The Obama administration said "no" Monday to a California proposal designed to help close a budget gap. Elsewhere, Texas is planning a change to how it pays for charity care in its Medicaid program.
The Associated Press/San Francisco Chronicle: Obama Administration Rejects Medi-Cal Copayments Federal health officials on Monday said California cannot force Medi-Cal recipients to make a co-pay for doctor visits and prescription drugs, a decision that brings relief to low-income patients but complicates the state's effort to close a $9.2 billion budget deficit. A letter from the Centers for Medicare & Medicaid Services said agency officials were "unable to identify the legal and policy support" for the state's request (Lin, 2/6).
Bloomberg: Obama Blocks California From Charging For Care In Medicaid
California’s co-payments would have ranged from $3 to $5 for drugs to $100 per day for hospital stays. Doctor visits would have been $5, and emergency room treatment $50. Medicaid, the U.S. health insurance program for the poor, is run by states and the federal government, with the U.S. approving changes in eligibility standards by granting waivers from national law. The program is among the biggest expenses for states (Wayne, 2/6).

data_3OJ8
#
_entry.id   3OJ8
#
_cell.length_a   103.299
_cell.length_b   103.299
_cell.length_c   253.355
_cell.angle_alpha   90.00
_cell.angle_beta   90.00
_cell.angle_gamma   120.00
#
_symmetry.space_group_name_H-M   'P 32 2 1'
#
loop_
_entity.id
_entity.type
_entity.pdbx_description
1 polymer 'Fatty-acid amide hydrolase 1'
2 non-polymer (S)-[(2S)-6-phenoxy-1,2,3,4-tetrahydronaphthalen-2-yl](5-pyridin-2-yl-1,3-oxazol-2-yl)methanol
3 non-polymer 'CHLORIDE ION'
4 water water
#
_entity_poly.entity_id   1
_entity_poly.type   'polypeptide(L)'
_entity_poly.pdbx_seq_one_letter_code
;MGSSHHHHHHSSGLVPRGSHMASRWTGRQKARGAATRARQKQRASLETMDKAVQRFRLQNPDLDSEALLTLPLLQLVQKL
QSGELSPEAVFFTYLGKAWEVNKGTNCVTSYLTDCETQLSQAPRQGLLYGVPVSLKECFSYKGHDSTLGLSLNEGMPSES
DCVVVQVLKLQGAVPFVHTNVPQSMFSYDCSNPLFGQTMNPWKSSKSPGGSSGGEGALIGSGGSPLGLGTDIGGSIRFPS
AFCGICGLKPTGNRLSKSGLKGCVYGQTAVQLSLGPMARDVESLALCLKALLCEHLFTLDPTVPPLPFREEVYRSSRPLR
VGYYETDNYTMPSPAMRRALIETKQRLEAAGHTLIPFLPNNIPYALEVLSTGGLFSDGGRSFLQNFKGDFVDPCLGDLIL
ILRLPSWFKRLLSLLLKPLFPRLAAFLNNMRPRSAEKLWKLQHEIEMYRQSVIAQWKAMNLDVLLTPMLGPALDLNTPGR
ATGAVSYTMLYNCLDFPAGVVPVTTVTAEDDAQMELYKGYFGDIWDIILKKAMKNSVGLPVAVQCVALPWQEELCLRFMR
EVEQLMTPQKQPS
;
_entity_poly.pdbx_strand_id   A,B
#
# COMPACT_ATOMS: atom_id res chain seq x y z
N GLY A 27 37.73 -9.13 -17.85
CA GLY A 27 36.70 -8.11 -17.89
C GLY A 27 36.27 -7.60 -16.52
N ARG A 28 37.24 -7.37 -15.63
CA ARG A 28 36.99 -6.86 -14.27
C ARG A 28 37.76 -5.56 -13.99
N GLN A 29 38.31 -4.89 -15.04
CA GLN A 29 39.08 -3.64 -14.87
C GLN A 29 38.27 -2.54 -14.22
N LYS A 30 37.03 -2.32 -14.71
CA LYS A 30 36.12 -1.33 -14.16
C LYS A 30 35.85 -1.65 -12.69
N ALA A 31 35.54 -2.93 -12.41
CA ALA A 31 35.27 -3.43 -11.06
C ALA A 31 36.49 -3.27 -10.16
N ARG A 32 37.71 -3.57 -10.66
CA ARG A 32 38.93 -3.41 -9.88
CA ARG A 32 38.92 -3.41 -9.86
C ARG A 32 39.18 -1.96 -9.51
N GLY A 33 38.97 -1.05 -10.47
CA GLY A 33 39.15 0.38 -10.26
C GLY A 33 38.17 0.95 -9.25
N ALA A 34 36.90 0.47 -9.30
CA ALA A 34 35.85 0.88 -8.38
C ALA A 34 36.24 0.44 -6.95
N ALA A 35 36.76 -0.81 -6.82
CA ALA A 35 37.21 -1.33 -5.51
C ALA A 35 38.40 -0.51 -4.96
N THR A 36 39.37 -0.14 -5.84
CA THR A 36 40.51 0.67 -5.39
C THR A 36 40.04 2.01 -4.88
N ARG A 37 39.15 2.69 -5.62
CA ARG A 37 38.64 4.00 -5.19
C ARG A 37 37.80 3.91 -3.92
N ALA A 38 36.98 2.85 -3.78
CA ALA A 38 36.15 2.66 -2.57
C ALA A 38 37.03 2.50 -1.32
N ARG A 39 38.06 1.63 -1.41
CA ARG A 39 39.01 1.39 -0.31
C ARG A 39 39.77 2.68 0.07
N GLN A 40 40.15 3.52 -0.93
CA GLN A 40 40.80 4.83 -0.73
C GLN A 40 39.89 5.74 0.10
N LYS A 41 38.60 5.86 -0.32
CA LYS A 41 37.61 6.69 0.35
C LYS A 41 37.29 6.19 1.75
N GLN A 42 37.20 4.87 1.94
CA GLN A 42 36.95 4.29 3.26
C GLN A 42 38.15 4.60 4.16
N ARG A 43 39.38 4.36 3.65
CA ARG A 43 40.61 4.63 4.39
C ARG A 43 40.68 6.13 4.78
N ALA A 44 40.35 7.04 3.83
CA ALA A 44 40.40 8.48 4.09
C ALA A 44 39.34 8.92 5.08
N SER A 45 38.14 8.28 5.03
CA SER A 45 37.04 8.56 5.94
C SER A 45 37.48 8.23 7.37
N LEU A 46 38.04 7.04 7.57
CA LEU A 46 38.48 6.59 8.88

The Sacramento Bee: Federal Officials Reject California's Plan To Charge Medi-Cal Co-Payments
Gov. Jerry Brown and lawmakers relied on mandatory Medi-Cal co-payments to save $511 million in last year's state budget and presumed that the state would continue saving in future years. The plan to charge low-income Medi-Cal patients and let doctors refuse care for nonpayment was unprecedented for a state on such a wide scale (Yamamura, 2/7).
Houston Chronicle: Medicaid Changes Challenge Hospitals To Do Things Differently
The goal is lofty: improve and expand health care for millions of Texans. But with billions of dollars at stake and the new project under way before the rules are even written, decisions made over the next few months are causing anxiety in many Harris County hospitals. The new rules - part of a complicated, first-of-its-kind project approved by the federal government - will determine who gets paid for providing charity care, and how much (Kever and Ackerman, 2/6).